Jan. 16, 2002
by Pete LaFleur
John Reynolds never has been one to misguide his students.
The guidance counselor at Powers Catholic High School has steered many students to colleges and universities that met their needs and qualifications. So when Charles Thomas made a visit to his office in the winter of 1998, Reynolds suggested that the promising student-athlete consider applying to the University of Notre Dame. And Thomas definitely was interested.
“My family and I had no idea where Notre Dame was located. I actually thought it was out in California and I really was looking to get out of the state of Michigan, so I decided to apply there,” recalls Thomas, now in the midst of his fourth season with the Notre Dame basketball program as a walk-on guard-while also maintaining a 3.36 grade-point average as a science business major in the College of Science.
“Even though it wasn’t in California, the most important thing was that the school had the academic reputation I was looking for.”
Thomas visited the Notre Dame campus later that spring and opted to attend the school that was just a three-hour drive from his hometown of Flint, Mich. He had bypassed several scholarship offers to play Division I basketball and headed to Notre Dame with some hope of landing a walk-on spot with the Irish, while his true focus remained on the books.
“I could’ve gone somewhere else on a basketball scholarship, but what would have happened it I’d gotten hurt and basketball was gone?” says Thomas. “I had the sense that Notre Dame was the place for me, but I didn’t really think that first year would be as tough as it was.”
Thomas’ four-year maturation at the college level is the typical story for many Notre Dame students. His first year involved plenty of struggles as he adjusted to being away from home, but now he feels just as comfortable in his O’Neill Hall dorm room or at some other spot on the Notre Dame campus as he does back home in Flint.
“When I think back to my freshman year, I was just a little boy. I didn’t like it here, didn’t know anybody, the classes all were hard and I was homesick all the time,” he says. “Now, I just feel so much more comfortable and confident in myself. I feel like a man and can’t imagine having gone to college anywhere else.”
Thomas credits much of his love for a “home away from home” to the close-knit atmosphere of the Irish basketball team.
“This team is like a close family and they are people that I will be close to for the rest of my life,” he says. “We always hang out together and everyone is such good friends. That’s a great thing to have in a team.”
Thomas vividly recalls one of his greatest Notre Dame memories: the day former Irish assistant coach Billy Taylor called to tell the scrappy walk-on that he had made the team.
“I was home on fall break and I was thinking that I’d have to head back to Notre Dame on that Friday for the official walk-on tryouts,” says Thomas, who already had been playing informally with members of the team.
“Then I got a call and the voice on the other end says, ‘This is B.T.’ (Billy Taylor) and he says he’s calling to let me know that I made the team and they want me to come back to school as soon as possible. I have a friend who also is nicknamed B.T., so I thought he was playing a joke on me. But when I realized it really was coach Taylor, I couldn’t believe it. That was one of the greatest moments of my life.”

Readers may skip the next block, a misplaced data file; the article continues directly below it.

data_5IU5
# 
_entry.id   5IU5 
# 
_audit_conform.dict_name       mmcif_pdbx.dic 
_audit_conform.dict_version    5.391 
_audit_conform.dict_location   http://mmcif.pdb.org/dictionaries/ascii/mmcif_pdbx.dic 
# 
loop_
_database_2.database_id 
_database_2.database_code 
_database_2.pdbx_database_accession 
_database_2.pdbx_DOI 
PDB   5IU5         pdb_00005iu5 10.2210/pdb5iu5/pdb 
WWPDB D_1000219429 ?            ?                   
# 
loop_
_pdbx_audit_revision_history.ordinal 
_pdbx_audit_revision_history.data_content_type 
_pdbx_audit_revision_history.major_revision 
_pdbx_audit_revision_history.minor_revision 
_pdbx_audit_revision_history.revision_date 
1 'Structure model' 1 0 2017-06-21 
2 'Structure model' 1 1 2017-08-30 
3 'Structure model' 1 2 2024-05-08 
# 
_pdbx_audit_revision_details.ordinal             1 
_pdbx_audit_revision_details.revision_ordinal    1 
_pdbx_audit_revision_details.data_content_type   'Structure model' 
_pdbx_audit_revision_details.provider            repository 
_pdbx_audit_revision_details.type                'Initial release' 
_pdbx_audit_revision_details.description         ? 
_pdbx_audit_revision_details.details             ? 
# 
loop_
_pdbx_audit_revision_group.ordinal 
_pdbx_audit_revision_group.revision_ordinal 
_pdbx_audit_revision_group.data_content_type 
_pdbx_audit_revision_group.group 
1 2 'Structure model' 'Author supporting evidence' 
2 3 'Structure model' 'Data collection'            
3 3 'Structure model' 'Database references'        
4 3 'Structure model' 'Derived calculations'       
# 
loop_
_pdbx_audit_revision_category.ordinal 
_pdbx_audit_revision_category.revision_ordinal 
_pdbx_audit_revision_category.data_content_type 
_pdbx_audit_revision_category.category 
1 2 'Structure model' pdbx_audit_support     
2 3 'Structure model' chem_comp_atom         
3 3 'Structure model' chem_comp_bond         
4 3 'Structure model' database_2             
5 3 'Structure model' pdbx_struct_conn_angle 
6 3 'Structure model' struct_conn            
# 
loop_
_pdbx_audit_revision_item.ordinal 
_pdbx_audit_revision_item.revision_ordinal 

Thomas scurried back to Notre Dame and gradually earned the respect of his teammates for his competitive spirit, while also acquiring the nickname “Chuck.” He played just one minute during that first season (1998-99), when he didn’t even have to attend every practice due to a bloated 19-player roster that included eight walk-ons. He then appeared in six games as a sophomore and 10 last season, with his three-year totals including 20 points, four rebounds, three assists and two steals in 35 minutes of action.
But his value to the team remains much greater than those meager statistics might suggest.
“Chuck is such a key member of this team because of his work ethic and the way he challenges his teammates in practice,” says second-year Irish head coach Mike Brey. “I told Chuck when I came here that I didn’t consider him to be a walk-on, because he’s been through everything that everyone else has had to deal with. He’s a great asset to this team and we have confidence in him when we put him into the game.”
Boosted by Brey’s confidence in him, Thomas continues to make the most of his chances-appearing in four of the first five games this season while logging quality minutes, with his highlights including a pair of three-point baskets.
Thomas’ growth on a personal and academic level was matched by a noticeable physical change, as his frame was transformed from a gangly 145-pounds to a muscular 165-pound physique.
“When I first joined the team, our strength coach Tony Rolinski used to make fun of me because I couldn’t even ‘max’ 135 pounds on my benchpress,” says Thomas. “Now, I can bench 250 and can do so much more as a basketball player because of the shape I’m in. That’s made a big difference.”
Charles, Sr., and Doris Thomas-both retired employees of the General Motors plant based in Flint-have supported their son’s college basketball career despite his limited playing time, with at least one of the parents typically in attendance for every home game while the other is keeping up with the busy schedule of their daughter Clara, whose high school activities include participating in volleyball, track and cheerleading.